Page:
Place effects on health: how can we conceptualise, operationalise and measure them?


Macintyre, S; Ellaway, A; Cummins, S; (2002) Place effects on health: how can we conceptualise, operationalise and measure them? Social science & medicine (1982), 55 (1). pp. 125-39. ISSN 0277-9536 DOI: https://doi.org/10.1016/S0277-9536(01)00214-3

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Abstract

In this paper we highlight what we consider to be a lack of adequate conceptualisation. operationalisation and measurement of "place effects". We briefly review recent historical trends in the study of the effects of place on health in industrial countries, and argue that "place effects" often appear to have the status of a residual category, an unspecified black box of somewhat mystical influences on health which remain after investigators have controlled for a range of individual and place characteristics. We note that the distinction between "composition" and "context" may be more apparent than real, and that features of both material infrastructure and collective social functioning may influence health. We suggest using a framework of universal human needs as a basis for thinking about how places may influence health, and recommend the testing of hypotheses about specific chains of causation that might link place of residence with health outcomes.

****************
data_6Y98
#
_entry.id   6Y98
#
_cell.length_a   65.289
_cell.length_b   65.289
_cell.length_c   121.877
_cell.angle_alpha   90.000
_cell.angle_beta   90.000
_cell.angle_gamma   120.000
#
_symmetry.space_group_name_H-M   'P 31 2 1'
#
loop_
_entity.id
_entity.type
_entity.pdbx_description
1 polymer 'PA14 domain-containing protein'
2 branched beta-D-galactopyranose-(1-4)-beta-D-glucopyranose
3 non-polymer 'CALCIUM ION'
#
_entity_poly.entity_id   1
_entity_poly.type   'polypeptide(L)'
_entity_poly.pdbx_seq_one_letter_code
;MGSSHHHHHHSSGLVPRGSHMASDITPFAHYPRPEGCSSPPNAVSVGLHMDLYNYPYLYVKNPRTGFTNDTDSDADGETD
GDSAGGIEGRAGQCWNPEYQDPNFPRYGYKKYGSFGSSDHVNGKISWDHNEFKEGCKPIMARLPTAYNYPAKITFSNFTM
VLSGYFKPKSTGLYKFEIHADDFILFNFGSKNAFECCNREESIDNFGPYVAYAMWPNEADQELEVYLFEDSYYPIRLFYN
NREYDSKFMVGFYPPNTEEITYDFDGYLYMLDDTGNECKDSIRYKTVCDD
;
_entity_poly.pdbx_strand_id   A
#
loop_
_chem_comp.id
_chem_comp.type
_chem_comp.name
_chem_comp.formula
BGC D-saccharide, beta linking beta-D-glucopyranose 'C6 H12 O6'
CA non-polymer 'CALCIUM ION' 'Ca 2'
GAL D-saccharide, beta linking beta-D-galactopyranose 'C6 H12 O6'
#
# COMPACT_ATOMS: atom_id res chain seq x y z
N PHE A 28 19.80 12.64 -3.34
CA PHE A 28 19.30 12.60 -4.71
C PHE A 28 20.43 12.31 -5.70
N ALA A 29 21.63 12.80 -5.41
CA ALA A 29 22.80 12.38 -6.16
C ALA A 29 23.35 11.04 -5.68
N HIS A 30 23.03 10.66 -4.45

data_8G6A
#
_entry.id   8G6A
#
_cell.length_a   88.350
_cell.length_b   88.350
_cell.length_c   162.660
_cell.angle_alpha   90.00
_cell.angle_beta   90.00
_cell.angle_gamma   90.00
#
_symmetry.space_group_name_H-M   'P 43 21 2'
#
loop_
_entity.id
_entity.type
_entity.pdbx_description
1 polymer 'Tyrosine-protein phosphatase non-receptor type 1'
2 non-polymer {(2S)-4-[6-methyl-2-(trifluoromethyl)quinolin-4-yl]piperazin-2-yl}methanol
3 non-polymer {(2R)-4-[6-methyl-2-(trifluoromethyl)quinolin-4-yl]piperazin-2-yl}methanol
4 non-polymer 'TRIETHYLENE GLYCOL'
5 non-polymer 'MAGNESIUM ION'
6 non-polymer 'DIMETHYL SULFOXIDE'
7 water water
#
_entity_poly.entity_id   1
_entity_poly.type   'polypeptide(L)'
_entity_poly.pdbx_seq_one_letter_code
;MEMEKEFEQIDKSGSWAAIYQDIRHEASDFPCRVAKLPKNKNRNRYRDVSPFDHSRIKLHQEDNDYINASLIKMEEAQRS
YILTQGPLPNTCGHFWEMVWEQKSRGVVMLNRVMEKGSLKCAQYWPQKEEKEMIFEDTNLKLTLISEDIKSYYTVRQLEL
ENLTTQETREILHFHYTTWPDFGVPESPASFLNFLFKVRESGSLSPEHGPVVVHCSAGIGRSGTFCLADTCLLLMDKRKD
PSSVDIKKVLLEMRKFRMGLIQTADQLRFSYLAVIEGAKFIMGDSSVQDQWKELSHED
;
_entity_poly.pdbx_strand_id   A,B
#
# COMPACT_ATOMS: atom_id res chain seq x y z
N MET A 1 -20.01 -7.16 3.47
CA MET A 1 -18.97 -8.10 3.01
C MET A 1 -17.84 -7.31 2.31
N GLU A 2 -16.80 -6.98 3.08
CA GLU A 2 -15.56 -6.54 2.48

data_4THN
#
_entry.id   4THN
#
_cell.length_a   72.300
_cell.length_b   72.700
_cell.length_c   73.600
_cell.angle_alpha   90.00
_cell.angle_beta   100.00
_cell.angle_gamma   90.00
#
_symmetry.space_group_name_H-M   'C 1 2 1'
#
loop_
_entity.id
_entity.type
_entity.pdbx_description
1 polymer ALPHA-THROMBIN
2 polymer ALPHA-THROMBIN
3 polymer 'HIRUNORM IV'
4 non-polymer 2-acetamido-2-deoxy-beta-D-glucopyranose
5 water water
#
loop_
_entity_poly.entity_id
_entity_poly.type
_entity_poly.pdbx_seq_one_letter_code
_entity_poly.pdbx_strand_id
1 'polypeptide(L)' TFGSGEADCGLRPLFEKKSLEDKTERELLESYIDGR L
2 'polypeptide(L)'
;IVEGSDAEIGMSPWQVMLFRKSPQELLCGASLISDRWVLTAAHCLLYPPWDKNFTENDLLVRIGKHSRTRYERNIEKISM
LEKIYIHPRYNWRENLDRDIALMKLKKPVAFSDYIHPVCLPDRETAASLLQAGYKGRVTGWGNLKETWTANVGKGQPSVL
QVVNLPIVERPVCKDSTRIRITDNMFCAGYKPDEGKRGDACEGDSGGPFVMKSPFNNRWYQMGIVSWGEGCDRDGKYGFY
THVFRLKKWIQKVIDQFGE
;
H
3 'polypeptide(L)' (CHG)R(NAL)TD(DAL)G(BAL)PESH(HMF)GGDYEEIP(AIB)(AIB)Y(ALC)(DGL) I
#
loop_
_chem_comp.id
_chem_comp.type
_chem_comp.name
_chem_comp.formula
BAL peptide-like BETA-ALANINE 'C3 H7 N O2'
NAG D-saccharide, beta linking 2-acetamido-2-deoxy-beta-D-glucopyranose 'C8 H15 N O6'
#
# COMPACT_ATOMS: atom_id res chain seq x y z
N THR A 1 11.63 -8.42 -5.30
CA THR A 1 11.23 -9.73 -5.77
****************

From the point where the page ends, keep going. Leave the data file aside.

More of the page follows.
Item Type: Article
Faculty and Department: Faculty of Public Health and Policy > Dept of Social and Environmental Health Research
PubMed ID: 12137182
Web of Science ID: 176232400010
URI: http://researchonline.lshtm.ac.uk/id/eprint/491633

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